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(1) In the Greek theater of the classical era (fifth and fourth centuries B.C.), the wooden facade of the skene or a special decorative wall erected in front of it. In a tragedy, in which the action often took place in front of a palace or temple, the proskenion usually represented a roofed colonnade of such a building. In a comedy, it usually represented the facade of a dwelling.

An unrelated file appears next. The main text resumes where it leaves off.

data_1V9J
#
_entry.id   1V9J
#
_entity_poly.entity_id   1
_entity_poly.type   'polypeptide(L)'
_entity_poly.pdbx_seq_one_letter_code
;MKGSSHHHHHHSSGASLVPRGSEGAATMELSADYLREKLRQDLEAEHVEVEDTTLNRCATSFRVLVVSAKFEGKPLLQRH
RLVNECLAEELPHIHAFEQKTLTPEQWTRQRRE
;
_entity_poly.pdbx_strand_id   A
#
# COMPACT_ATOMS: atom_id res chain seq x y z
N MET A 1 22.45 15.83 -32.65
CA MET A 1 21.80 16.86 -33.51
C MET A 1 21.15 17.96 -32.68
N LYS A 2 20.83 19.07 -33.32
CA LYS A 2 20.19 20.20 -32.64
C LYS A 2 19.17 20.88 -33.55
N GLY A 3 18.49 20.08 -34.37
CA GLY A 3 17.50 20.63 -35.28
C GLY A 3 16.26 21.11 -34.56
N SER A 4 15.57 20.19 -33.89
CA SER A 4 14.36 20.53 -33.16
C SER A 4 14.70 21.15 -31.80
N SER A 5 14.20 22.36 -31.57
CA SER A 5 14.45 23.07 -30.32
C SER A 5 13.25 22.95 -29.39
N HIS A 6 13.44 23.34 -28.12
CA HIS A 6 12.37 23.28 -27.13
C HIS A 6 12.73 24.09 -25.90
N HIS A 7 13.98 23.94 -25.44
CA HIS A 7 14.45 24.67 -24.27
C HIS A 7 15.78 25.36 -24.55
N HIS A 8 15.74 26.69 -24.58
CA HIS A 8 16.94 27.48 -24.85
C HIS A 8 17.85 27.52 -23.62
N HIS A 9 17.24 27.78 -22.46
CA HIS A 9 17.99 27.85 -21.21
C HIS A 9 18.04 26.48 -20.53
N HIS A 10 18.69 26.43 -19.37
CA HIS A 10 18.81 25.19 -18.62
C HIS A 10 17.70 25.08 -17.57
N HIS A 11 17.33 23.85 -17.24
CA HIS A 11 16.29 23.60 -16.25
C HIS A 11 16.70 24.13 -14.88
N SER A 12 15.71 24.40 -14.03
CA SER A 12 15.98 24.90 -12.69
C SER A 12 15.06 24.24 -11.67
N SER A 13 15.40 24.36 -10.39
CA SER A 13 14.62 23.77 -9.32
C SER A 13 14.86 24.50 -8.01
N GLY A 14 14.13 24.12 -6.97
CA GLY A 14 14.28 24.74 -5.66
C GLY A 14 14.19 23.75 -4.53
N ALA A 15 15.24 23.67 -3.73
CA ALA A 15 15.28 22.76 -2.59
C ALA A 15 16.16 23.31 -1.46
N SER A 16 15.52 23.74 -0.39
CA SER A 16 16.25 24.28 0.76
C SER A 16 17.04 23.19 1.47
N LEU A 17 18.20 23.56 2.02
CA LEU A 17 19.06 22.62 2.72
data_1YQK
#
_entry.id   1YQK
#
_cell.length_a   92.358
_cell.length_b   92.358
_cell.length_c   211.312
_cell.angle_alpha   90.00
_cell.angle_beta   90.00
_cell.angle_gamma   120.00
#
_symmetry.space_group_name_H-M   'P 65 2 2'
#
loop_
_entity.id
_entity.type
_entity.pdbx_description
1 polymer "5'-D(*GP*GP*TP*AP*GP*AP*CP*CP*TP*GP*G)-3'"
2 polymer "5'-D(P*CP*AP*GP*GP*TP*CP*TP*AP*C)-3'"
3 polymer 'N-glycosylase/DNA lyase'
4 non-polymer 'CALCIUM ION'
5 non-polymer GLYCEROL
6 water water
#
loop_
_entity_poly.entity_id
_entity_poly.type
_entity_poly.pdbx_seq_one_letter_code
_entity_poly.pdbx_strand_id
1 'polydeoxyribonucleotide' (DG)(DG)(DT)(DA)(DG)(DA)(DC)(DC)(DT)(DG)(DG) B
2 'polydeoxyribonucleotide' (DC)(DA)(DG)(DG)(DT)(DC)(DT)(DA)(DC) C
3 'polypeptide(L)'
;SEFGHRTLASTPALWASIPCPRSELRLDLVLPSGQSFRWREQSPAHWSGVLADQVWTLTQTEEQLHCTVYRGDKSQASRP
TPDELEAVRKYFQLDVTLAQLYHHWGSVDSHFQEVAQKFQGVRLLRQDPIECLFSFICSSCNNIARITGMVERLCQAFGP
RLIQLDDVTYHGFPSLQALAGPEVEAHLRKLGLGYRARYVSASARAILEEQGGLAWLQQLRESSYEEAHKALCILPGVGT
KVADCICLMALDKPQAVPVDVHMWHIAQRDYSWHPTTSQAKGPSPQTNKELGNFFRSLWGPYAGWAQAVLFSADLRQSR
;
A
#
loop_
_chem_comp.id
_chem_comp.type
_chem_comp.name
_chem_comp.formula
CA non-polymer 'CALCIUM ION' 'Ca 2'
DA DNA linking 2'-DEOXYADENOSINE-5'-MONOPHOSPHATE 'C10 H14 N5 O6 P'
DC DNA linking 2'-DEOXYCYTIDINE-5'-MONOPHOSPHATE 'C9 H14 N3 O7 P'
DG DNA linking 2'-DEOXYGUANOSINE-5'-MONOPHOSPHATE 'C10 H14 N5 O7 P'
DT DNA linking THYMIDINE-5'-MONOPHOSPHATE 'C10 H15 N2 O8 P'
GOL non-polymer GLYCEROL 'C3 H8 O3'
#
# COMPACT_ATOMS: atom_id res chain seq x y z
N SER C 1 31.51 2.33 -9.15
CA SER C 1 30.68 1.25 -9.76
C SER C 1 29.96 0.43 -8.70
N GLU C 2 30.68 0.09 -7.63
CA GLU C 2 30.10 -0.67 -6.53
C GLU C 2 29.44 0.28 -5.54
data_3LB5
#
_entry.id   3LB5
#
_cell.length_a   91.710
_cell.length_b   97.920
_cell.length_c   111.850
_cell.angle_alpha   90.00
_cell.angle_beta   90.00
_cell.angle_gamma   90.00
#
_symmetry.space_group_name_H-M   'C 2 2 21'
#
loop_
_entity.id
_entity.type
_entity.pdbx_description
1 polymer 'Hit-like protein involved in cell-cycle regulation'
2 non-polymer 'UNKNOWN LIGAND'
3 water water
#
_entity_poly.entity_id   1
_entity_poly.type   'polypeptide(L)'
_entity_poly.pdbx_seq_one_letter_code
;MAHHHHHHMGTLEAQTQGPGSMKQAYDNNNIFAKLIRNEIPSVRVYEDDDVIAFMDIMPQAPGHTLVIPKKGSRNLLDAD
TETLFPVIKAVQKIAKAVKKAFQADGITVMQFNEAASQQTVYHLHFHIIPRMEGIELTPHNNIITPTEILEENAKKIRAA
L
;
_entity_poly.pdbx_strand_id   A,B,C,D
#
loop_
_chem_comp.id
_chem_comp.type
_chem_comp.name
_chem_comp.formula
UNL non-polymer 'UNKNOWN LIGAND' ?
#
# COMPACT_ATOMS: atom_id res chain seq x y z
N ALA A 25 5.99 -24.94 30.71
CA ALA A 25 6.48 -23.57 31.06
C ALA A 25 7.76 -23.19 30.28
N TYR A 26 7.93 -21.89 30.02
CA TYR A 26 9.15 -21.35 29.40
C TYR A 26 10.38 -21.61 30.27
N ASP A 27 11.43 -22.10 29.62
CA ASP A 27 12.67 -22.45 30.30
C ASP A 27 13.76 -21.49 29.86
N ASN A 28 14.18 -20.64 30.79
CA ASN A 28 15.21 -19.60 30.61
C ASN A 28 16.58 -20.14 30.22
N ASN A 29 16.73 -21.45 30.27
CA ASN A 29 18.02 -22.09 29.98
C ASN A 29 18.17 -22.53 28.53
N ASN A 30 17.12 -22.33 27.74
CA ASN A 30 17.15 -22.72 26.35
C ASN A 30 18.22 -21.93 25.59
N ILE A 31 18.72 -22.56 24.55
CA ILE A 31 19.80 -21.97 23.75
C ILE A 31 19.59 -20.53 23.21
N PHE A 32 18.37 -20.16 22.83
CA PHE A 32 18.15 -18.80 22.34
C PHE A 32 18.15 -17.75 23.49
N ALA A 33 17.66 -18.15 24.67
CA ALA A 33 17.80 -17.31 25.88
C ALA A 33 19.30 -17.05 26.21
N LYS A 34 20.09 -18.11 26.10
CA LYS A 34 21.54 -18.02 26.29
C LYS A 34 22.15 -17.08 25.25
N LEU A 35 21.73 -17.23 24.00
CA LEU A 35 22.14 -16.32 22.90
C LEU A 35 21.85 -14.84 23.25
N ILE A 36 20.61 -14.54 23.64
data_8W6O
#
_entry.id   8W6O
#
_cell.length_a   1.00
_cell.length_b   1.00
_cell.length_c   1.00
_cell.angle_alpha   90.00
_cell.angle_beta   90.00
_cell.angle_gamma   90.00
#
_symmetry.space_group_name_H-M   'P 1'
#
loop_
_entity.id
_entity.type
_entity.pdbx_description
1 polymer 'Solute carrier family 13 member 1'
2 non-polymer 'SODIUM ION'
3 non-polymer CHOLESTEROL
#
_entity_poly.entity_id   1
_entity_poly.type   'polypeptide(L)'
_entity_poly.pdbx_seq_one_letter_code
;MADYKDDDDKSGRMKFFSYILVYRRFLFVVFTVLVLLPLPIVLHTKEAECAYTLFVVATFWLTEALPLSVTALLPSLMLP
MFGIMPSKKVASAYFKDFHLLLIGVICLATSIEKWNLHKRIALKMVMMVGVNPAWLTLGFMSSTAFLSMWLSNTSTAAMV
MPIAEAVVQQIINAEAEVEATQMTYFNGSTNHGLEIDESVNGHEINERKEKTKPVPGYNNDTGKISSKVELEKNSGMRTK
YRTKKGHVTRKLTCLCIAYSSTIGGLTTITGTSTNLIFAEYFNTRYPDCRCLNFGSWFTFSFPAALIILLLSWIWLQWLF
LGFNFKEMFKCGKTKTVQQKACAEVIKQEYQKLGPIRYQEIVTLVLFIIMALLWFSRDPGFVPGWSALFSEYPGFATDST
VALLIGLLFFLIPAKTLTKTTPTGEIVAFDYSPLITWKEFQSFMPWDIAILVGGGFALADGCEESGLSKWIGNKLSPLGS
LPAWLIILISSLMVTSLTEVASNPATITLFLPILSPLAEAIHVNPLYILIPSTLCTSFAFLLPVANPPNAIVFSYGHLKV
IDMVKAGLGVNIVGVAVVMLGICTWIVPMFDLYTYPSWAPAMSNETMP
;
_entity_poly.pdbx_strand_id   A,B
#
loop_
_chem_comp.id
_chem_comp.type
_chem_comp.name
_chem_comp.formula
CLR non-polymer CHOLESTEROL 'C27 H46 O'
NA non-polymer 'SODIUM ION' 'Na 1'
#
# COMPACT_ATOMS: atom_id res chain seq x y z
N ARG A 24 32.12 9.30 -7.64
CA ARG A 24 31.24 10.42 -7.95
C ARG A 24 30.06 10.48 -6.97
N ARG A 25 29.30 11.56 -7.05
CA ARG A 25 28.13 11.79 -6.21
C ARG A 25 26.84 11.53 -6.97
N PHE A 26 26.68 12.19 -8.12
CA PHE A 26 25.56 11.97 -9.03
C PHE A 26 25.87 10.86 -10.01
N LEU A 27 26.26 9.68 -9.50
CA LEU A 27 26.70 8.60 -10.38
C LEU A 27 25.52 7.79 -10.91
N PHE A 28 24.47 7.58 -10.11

(2) In the theater of the Hellenistic era (fourth through first centuries B.C.), the proskenion was a stone structure attached to the skene in the form of a colonnade or portico with a flat wooden roof. Plays were presented on this roof, and the word proskenion came to signify not just the structure but the acting space itself.


In the ancient Greek theater, a building before the skene; the earliest high Hellenistic stage; later, the front of the stage.